It’s business as usual at Animal Planet channel. It’s Monster Week. You know, it’s not that bad to air shows like The Cannibal in the Jungle for one week or on occasion. But AnPlan has gone too far in the past several years by suggesting that mermaids, Megalodon and cryptids exist by co-opting bad or outright FAKE science to make people think there is more support for these claims than there really are.
Animal Planet and Discovery channel (both of Discovery Network) often share shows so you may have seen a variety of strange offerings on both. (A complete list of paranormal programming in English, go to my list here.) For AnPlan in particular, fiction began to overtake nature programming in 1997 with the show Animal X about mystery cryptids. Then, they got into the Pet Psychic shows from 2002-2004 and again in 2010. But seriously, pet psychic shows are not even interesting and are kind of ridiculous even to the average person who believes in psychic abilities. River Monsters began in 2009 and is still going. It’s not exactly an unnatural program but occasionally does hype up the drama and lead viewers to misleading ideas. This hinted at what was to come – actual cryptid hunting.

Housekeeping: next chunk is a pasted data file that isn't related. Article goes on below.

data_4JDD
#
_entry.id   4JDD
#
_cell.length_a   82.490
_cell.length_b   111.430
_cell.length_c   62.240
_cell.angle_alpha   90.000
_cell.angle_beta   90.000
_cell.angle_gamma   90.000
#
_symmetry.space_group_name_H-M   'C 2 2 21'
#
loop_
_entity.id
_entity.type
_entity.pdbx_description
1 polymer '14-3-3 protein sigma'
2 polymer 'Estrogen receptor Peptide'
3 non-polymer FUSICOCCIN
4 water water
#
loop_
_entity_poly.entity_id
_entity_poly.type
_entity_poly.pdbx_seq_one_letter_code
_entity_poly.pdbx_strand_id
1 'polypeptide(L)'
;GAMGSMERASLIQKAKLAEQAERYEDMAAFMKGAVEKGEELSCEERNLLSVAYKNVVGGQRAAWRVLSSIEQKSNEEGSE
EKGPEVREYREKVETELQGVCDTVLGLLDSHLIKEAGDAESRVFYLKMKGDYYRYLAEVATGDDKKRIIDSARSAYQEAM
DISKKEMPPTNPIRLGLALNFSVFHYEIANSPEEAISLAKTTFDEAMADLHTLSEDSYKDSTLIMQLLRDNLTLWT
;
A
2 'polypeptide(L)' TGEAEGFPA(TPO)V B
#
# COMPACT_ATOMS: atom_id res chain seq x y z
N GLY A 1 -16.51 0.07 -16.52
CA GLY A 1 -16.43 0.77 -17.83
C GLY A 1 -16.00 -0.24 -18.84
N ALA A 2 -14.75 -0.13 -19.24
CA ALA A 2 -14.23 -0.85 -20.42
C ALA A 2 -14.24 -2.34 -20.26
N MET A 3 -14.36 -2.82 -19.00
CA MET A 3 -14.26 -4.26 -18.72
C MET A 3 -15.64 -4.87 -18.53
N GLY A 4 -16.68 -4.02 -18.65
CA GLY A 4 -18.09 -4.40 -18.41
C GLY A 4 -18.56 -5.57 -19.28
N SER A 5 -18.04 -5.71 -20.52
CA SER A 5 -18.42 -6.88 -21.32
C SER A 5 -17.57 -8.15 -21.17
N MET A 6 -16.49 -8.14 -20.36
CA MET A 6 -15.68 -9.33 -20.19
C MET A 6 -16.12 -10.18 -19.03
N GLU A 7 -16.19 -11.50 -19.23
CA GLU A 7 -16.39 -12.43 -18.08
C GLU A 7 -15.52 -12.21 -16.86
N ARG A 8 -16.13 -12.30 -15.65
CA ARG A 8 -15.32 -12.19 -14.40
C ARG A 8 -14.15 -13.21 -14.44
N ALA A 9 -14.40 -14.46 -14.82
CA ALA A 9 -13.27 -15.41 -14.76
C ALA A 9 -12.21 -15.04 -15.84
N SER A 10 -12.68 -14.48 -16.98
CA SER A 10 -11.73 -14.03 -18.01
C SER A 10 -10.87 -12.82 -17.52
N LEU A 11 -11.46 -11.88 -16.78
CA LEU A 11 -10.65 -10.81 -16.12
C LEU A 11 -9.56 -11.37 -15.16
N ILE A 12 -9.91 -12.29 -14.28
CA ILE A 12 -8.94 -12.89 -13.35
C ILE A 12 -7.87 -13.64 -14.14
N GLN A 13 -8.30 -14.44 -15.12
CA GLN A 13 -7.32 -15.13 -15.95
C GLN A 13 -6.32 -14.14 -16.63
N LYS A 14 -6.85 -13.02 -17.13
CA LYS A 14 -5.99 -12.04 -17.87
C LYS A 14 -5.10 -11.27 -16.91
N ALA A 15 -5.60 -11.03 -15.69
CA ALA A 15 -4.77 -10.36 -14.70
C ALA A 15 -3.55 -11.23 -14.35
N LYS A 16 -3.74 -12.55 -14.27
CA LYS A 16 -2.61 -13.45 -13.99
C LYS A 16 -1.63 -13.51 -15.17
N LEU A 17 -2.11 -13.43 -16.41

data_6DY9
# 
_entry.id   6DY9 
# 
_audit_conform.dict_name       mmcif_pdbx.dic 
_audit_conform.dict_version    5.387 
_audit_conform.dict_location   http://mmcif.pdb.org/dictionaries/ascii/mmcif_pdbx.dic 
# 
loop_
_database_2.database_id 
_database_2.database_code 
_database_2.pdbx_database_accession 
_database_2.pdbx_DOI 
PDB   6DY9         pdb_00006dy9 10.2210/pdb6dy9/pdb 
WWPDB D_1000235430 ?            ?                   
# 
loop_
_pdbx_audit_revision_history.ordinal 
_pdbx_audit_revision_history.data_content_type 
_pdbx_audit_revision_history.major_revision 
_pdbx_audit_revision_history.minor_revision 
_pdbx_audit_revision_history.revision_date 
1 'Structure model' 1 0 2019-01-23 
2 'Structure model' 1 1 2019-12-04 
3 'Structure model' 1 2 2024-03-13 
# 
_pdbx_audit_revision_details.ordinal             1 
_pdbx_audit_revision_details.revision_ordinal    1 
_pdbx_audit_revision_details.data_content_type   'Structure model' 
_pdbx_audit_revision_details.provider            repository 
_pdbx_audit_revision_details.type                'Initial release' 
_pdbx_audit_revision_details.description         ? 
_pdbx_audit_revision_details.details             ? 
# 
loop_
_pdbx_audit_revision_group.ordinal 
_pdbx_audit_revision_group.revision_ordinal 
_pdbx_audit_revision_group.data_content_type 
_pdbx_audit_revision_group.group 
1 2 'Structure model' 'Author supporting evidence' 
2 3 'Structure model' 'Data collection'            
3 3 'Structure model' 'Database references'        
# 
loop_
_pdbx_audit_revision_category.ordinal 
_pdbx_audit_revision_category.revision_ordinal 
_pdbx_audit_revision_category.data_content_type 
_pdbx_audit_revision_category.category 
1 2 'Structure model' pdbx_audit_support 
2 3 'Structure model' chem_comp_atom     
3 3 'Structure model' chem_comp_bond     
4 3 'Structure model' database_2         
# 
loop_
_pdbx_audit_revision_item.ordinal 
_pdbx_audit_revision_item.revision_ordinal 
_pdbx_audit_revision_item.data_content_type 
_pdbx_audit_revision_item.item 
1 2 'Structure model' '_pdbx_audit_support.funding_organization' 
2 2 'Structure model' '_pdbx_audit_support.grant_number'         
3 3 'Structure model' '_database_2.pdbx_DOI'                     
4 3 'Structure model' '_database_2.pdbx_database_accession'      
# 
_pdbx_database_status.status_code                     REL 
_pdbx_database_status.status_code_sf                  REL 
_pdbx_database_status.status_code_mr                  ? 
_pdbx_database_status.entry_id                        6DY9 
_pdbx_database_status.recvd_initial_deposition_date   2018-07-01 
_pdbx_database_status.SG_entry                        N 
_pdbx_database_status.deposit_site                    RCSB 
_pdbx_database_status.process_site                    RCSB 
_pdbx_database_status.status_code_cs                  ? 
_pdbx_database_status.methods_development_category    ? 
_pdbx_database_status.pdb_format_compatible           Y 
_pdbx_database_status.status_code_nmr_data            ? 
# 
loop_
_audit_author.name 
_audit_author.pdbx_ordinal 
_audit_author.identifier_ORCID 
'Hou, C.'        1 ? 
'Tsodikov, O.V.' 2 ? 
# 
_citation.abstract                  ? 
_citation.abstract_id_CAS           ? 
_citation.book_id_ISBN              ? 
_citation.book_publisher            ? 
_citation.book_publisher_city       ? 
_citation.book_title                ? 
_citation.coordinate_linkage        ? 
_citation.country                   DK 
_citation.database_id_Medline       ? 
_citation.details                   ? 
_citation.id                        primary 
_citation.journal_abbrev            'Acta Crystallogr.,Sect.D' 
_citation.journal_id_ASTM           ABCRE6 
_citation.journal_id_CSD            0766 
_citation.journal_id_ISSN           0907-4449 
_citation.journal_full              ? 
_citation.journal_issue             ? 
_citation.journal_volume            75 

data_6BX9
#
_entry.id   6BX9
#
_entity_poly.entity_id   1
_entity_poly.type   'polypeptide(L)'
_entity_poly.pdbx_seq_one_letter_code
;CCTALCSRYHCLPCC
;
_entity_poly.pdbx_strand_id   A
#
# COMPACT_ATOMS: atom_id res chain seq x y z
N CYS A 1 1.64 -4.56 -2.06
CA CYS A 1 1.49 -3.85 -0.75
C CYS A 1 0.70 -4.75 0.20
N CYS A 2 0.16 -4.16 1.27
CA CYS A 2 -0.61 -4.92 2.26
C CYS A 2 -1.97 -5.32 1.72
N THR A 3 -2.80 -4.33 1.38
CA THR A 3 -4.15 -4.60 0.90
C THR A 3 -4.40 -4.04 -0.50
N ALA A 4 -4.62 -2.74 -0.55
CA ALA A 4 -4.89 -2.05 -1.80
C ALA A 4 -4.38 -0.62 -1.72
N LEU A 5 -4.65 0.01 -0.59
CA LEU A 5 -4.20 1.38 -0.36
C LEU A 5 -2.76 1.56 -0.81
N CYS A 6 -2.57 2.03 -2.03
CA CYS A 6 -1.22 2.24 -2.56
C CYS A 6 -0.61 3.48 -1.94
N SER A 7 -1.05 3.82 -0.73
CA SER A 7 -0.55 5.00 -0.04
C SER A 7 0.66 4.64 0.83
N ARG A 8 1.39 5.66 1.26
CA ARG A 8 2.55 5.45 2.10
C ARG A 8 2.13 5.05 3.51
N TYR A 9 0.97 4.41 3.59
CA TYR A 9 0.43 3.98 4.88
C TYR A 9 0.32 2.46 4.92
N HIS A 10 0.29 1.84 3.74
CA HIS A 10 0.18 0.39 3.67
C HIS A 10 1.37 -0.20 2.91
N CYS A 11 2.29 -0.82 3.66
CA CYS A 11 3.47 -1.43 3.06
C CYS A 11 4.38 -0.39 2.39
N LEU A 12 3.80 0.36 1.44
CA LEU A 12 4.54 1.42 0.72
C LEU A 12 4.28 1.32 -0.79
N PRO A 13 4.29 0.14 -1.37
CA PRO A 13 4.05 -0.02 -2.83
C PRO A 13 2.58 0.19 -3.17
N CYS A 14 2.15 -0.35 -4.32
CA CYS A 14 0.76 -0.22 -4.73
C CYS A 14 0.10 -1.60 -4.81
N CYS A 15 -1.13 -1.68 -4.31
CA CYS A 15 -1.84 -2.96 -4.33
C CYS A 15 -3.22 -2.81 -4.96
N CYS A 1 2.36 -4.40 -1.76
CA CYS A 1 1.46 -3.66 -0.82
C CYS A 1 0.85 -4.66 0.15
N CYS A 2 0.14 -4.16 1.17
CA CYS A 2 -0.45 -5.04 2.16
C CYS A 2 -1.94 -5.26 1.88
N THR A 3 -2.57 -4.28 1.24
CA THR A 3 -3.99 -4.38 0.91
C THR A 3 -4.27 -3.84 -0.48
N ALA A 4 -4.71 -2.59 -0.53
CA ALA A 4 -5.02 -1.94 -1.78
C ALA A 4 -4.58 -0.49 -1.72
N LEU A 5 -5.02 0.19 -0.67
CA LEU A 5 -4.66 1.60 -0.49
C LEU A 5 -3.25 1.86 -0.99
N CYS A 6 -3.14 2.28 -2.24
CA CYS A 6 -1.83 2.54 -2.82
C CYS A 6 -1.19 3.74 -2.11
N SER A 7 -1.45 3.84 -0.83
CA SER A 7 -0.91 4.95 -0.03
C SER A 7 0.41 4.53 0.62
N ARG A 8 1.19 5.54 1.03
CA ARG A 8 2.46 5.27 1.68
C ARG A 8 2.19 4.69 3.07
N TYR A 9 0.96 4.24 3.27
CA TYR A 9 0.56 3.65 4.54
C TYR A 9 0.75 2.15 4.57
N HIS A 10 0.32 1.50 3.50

Finding Bigfoot was a ratings success at AnPlan starting in 2011, becoming its top rated series (for a time – I think River Monsters may now hold that spot). Then, in 2012, the shit really began to hit the TV screen. Mermaids: A Body Found was a fictional show that was made to look like an actual documentary. The two-hour special used fake footage, CGI, fake “underwater sound recordings”, and had actors portray scientists to discuss the thoroughly dismissed “aquatic ape theory”. There was an immediate response. People who expect to see science on AnPlan thought this was science! There were some who actually believed mermaids were real and the government was hiding the truth! The NOAA had to issue a public statement to assure the nation that, no, mermaids were NOT real. The network had gone off the deep end but took the position that ratings were more important than information about real animals. After the raging success of Mermaids for Monster Week 2012, a sequel came in 2013 with even more misleading content and fake scientists. Also included in the 2013 Monster Week were programs that sounded like Roger Corman movies: Man-eating Squid, Invasion of the Swamp Monsters, and Invasion of the Mutant Pigs. Discovery Channel meanwhile was basking in the glow of confusing the public again with a fake documentary on an extinct giant shark that they wanted you to think was still around. Cue fake footage and doctored photos. This was the end of association with the network by many scientists who had had enough.